These are links to organizations, associations, and individuals who have inspired and guided our work in ongoing learning:
Margaret Wheatley’s work has been a great inspiration in seeing organizations and communities through the lens of living systems theory. She has also been inspirational in situating leadership in all of us – we are all potential leaders. She has written several books that follow her own development in inspiring leadership as well as developing practical ways to situate leadership in community.
In 1992, Margaret Wheatley co-founded the Berkana Institute, whose message is “whatever the problem is, community is the answer” – working within community is how sustainable solutions emerge and thrive. The Berkana Institute has worked in locations across our continent and in the world, bringing communities together to develop their own unique solutions.
The Art of Hosting community of practice arises from the Berkana Institute. Art of Hosting (AOH) is a facilitative tool that is offered to deepen dialogue and conversation; this process supports the evolution of participatory leadership in organizations, families, and communities. The Art of Hosting community of practice has grown into a global community reaching into many sectors, and supporting many agents of change.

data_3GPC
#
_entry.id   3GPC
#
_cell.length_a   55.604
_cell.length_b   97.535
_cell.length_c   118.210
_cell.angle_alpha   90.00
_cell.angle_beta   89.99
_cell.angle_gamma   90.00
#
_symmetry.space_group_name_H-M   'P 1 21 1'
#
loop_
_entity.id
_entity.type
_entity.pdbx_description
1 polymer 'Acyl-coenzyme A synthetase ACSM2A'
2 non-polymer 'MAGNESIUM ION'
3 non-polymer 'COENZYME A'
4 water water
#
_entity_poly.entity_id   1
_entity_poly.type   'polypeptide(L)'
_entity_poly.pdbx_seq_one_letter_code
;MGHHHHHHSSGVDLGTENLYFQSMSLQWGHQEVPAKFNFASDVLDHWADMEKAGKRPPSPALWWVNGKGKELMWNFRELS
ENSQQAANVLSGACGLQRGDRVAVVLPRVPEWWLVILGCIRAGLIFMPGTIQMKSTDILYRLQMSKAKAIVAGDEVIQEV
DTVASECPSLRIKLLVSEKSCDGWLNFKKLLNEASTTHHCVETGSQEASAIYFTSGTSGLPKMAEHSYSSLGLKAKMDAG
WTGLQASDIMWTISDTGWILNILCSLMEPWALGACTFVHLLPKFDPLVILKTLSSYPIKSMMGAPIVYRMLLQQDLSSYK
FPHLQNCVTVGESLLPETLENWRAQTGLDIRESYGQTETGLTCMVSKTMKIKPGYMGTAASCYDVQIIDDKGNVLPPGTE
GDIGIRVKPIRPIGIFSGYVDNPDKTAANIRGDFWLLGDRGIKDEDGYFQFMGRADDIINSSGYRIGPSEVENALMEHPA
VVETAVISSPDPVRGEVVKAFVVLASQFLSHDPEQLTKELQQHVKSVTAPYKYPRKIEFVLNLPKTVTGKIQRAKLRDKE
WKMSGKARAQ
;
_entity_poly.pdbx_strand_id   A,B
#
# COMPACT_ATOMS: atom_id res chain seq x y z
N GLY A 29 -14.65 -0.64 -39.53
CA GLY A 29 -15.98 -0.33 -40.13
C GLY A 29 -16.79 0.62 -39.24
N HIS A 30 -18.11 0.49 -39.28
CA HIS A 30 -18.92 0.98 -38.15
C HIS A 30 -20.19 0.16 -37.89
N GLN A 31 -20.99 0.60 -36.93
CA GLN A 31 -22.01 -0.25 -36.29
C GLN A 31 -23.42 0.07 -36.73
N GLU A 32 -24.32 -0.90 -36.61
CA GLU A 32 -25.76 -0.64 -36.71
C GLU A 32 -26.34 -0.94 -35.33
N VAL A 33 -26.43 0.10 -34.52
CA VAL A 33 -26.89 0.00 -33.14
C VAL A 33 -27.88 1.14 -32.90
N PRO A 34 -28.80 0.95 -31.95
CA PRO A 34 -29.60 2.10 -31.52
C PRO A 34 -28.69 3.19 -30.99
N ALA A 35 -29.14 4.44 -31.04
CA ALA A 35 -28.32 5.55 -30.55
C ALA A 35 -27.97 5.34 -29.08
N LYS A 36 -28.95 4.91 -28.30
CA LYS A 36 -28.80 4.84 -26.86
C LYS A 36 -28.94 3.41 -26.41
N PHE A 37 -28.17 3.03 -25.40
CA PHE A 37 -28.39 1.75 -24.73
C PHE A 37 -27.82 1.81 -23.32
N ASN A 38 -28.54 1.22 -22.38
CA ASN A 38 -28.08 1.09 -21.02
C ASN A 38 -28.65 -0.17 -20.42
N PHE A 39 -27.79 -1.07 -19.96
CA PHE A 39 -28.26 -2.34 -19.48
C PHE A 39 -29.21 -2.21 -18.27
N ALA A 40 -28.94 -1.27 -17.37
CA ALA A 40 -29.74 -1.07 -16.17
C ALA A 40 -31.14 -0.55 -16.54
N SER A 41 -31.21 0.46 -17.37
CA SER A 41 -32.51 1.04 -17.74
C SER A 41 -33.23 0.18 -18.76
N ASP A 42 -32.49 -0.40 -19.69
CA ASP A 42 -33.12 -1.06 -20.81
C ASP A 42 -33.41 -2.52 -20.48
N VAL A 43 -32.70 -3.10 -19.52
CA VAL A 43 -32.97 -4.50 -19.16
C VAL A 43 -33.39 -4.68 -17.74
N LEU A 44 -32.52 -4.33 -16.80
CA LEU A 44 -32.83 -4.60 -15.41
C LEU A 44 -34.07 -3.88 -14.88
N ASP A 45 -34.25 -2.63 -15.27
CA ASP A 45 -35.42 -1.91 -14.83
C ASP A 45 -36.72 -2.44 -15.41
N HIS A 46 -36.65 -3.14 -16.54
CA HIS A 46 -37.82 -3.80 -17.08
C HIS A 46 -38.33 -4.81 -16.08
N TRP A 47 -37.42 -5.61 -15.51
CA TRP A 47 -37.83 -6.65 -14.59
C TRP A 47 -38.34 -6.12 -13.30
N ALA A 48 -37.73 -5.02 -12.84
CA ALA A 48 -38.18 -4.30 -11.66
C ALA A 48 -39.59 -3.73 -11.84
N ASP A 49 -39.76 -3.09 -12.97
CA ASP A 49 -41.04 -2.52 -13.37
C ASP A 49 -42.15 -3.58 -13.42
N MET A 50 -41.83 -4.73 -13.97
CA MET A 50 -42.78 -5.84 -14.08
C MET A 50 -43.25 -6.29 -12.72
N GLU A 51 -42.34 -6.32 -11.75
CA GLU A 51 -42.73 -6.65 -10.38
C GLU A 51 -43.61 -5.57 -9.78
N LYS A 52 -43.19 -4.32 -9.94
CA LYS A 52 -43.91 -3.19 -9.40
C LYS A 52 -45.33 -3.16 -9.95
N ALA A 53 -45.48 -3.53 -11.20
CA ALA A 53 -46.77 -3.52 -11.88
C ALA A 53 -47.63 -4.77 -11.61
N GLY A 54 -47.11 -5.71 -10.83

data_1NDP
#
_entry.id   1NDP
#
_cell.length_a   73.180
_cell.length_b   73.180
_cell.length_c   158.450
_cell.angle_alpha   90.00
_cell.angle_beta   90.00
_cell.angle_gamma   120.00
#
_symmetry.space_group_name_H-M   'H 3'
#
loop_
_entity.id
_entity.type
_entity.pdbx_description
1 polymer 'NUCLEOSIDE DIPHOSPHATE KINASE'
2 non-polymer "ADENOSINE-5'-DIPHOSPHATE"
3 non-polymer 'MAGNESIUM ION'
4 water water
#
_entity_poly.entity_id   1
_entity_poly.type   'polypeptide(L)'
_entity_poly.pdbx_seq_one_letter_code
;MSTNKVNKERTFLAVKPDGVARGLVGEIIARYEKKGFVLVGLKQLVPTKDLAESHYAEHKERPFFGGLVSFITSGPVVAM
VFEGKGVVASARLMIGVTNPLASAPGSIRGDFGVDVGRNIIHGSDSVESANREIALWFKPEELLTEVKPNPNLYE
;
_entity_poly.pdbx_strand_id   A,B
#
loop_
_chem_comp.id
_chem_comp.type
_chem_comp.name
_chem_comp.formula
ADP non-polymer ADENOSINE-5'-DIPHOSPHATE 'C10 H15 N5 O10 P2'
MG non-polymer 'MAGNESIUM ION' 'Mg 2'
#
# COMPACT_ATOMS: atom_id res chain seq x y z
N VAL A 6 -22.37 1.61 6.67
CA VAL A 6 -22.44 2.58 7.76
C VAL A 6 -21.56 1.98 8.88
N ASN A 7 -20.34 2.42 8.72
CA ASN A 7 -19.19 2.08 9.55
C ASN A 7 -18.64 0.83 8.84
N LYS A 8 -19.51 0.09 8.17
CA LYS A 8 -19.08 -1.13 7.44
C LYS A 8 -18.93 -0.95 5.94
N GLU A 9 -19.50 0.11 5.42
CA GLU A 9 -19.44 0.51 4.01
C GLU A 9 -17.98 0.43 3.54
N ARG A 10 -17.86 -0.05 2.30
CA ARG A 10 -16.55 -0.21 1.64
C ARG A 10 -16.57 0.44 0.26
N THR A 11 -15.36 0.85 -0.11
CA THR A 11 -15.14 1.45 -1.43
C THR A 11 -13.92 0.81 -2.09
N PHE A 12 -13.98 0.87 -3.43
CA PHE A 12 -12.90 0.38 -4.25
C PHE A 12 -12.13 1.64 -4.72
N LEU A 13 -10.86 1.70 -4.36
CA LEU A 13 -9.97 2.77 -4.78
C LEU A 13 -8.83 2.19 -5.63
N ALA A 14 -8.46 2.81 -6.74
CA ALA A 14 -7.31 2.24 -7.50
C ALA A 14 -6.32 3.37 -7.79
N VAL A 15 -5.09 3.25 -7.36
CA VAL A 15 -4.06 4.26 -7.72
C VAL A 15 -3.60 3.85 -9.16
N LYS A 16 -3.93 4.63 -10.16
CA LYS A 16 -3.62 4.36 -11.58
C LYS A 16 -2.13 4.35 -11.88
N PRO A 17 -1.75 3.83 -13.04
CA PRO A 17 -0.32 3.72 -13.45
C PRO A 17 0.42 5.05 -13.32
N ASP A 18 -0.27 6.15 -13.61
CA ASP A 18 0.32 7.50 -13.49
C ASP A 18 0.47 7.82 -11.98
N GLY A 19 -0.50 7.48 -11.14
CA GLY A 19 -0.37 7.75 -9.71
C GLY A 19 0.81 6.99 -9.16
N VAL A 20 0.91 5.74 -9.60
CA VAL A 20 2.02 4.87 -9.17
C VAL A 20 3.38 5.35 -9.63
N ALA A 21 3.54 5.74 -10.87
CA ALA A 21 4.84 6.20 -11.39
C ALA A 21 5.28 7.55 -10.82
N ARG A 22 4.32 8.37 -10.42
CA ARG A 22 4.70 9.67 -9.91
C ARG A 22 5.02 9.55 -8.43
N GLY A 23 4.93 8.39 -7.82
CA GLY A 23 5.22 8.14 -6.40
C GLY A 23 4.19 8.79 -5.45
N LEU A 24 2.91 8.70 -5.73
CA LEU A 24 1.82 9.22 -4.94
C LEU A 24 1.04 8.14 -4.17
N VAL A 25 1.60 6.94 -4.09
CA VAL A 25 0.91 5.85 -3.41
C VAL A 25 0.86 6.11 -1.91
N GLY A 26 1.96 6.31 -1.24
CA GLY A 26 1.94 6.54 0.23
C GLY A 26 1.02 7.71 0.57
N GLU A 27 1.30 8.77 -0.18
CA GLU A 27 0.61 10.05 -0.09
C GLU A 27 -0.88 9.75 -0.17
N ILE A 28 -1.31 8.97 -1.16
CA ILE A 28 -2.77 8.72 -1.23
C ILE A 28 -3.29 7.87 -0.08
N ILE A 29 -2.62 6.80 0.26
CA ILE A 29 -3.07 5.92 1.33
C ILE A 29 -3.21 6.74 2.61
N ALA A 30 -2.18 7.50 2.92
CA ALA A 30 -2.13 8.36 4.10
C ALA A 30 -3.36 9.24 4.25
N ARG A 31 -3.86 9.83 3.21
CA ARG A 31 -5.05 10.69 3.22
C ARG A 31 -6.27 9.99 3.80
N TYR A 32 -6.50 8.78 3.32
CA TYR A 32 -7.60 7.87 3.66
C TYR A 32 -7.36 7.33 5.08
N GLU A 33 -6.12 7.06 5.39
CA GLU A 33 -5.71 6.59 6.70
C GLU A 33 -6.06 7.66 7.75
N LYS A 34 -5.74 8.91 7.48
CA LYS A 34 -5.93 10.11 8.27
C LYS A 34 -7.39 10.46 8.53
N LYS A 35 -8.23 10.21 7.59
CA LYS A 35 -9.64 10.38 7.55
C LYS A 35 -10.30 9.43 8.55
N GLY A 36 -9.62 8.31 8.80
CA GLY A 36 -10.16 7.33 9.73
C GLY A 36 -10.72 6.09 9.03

We are living in a very interesting time, in the fields of counselling and healing practices. Neuroscience is rapidly expanding our understanding of our lifespan development, our mind/body connection, and how our connections to each other, in relationships, and in our environment, are biologically linked to human growth and health.
Daniel Siegal is a psychiatrist and teacher, who has done a great deal of work in this area and he offers ways to understand the role and use of neuroscience in our daily lives. He has written several books that help us see the connections of our mind/body in self and in relationships.
Daniel Siegal is the founder of the Mindsight Institute, which provides accessible tools and understanding of the human mind and it’s connection to the cultivation of well being.
Ecopsychology is of great interest to me as it captures the understanding of the natural healing processes that are available to us by connecting to nature, and spending time in nature. As a counselor and facilitator, I have been inspired by the Holos Institute’s work in grounding counselling practices in ecopsychology. This is an approach that reconnects our selves to our environment and natural world in the processes of healing.
Joanna Macy, an eco-philosopher has been an inspiration to many working in ecopsychology. She has dedicated her work to working for peace, justice and ecology. She offers beautiful reflections on the deep ecology of our being, and situates us within the larger web of life.